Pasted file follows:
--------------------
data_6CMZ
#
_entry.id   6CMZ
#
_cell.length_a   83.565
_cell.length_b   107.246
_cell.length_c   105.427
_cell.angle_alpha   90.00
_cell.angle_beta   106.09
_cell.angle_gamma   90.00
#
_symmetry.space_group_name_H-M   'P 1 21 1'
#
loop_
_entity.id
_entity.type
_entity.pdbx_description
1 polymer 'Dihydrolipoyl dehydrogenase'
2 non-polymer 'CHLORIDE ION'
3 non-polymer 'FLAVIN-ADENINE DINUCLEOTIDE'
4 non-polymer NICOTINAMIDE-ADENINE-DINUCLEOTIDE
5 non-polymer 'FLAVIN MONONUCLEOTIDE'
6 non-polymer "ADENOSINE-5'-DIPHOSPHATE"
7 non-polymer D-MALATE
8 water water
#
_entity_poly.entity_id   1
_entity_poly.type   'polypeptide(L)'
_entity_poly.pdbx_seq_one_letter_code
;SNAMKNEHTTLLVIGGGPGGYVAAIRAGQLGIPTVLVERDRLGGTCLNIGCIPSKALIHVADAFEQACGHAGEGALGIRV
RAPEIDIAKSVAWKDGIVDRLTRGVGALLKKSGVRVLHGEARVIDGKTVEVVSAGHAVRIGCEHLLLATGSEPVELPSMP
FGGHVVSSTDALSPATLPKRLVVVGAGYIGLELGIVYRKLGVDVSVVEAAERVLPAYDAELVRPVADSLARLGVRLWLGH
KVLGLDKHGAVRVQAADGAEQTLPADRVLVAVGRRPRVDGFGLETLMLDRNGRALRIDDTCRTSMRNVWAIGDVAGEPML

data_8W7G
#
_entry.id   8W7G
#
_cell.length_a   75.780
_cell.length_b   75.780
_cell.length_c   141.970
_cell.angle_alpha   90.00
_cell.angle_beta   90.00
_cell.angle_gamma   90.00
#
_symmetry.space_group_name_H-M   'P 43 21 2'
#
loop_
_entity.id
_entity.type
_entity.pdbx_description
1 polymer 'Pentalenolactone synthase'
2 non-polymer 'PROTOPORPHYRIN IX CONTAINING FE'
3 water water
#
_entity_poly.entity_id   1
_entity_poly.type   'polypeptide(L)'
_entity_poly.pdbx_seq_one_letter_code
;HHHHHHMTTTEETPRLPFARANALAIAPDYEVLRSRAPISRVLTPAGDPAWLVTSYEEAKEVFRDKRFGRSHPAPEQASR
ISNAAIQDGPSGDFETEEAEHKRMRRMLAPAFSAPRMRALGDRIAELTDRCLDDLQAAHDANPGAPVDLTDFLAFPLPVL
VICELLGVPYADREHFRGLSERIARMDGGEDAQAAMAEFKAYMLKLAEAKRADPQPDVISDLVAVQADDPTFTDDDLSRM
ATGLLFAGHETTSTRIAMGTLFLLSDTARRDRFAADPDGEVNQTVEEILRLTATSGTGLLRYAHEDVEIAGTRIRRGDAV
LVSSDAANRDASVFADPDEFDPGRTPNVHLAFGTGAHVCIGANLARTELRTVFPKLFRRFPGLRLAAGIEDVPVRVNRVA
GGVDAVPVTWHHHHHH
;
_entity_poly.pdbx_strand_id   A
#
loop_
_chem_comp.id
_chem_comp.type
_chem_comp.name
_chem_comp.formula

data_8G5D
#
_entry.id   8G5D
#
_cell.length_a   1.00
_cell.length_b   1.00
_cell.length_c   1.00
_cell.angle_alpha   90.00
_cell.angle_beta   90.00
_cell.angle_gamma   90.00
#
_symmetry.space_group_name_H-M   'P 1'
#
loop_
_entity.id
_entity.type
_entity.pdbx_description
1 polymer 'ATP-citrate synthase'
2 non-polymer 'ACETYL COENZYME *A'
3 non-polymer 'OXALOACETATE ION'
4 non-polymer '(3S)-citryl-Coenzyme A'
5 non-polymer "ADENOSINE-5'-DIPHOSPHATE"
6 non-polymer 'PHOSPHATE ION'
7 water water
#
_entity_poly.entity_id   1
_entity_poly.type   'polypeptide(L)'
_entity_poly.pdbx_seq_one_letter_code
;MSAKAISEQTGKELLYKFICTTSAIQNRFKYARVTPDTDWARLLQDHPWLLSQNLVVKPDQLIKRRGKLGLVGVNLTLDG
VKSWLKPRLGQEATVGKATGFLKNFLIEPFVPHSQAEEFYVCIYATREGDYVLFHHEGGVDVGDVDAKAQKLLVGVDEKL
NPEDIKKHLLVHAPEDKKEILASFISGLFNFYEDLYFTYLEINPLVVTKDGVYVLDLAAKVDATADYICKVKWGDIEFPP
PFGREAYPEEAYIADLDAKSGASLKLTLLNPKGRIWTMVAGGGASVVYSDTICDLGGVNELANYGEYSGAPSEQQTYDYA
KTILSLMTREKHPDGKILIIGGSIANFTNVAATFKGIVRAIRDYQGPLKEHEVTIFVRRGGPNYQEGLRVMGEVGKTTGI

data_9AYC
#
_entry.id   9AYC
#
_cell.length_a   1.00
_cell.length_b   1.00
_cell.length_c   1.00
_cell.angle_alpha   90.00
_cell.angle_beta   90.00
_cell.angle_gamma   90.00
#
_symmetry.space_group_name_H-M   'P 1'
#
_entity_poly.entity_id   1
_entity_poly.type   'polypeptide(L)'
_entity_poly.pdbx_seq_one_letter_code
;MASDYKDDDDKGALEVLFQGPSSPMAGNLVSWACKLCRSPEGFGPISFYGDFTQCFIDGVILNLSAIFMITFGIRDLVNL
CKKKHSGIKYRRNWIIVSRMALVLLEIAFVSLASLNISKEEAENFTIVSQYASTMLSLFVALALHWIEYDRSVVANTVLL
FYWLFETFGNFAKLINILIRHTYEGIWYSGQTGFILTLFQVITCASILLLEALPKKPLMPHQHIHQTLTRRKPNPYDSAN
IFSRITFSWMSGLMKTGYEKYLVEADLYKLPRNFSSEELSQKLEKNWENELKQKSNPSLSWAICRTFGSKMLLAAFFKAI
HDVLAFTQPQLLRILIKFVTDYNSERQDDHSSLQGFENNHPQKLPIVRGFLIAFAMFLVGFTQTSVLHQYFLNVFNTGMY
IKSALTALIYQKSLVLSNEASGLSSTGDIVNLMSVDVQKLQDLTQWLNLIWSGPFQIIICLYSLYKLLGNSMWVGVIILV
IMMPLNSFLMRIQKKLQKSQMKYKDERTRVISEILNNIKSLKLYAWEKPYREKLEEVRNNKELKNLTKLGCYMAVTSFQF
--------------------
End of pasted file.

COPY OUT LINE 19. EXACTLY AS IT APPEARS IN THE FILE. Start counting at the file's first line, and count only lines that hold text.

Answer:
2 non-polymer 'CHLORIDE ION'